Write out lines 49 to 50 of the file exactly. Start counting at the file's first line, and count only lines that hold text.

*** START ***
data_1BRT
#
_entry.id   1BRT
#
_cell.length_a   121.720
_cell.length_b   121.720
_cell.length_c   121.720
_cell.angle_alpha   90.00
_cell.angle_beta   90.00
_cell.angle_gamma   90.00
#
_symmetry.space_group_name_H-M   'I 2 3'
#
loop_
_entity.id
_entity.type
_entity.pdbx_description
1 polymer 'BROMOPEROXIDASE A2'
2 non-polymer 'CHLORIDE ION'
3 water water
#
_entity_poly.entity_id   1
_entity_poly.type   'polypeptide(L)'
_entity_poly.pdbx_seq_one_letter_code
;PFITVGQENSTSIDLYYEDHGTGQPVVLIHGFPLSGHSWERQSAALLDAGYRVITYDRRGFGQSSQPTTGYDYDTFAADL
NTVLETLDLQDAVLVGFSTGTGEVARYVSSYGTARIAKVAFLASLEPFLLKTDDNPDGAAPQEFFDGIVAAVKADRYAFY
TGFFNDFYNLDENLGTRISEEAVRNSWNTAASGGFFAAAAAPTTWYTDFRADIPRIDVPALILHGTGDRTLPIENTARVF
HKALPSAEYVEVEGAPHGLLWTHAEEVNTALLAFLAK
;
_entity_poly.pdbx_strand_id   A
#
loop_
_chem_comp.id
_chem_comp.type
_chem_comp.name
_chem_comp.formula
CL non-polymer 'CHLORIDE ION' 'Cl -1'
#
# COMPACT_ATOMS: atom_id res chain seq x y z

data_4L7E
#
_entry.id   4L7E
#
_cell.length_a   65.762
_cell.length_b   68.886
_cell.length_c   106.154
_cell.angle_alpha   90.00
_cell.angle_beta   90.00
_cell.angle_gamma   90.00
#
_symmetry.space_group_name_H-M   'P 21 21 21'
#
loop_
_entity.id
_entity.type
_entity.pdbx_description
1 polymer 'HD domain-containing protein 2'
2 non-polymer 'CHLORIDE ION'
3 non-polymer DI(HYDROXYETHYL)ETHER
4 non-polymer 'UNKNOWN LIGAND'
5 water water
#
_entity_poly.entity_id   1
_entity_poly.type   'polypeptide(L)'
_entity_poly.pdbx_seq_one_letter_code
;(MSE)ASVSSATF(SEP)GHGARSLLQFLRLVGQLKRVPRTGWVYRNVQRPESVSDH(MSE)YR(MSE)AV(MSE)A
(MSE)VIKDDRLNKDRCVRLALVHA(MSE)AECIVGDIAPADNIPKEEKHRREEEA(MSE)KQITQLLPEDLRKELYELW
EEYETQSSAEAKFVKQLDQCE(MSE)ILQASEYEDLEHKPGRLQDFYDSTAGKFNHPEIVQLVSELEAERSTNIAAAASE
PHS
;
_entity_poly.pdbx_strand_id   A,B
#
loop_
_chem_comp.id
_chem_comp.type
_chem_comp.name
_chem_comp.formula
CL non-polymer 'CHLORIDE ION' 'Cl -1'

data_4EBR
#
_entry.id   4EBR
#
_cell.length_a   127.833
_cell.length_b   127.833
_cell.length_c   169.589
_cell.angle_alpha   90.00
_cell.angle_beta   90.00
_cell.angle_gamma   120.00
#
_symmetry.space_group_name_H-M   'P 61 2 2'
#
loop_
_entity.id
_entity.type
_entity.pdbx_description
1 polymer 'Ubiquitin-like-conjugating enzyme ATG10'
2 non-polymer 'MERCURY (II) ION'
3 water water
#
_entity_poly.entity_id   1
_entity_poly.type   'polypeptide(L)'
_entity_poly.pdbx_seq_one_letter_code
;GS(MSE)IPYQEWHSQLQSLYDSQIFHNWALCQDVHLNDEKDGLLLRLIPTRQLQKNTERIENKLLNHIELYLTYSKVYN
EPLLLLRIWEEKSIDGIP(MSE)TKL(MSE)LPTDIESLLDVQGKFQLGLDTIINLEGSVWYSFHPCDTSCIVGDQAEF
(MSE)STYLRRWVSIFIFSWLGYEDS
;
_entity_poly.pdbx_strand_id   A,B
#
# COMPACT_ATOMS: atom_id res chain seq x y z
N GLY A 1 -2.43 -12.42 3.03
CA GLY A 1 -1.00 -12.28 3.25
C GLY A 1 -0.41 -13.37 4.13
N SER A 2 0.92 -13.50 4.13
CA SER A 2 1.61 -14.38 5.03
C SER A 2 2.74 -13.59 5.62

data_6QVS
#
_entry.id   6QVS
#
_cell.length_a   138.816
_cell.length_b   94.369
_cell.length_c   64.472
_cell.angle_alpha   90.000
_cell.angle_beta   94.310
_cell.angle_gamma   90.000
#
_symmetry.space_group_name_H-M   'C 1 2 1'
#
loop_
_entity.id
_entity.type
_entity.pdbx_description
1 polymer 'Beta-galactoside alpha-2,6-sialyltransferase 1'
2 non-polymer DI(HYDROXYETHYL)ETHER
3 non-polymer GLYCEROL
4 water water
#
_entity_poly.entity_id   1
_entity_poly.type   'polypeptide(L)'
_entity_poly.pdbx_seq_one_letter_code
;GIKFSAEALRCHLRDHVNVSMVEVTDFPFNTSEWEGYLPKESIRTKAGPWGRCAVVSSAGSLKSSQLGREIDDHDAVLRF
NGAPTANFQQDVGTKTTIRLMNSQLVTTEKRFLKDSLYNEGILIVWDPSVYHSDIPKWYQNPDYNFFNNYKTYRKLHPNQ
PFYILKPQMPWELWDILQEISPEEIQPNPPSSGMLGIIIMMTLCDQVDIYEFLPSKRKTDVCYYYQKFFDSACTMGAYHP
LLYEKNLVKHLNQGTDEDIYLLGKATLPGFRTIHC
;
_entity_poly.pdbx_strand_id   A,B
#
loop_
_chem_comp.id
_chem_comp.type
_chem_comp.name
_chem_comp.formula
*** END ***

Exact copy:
_cell.angle_gamma   90.00
#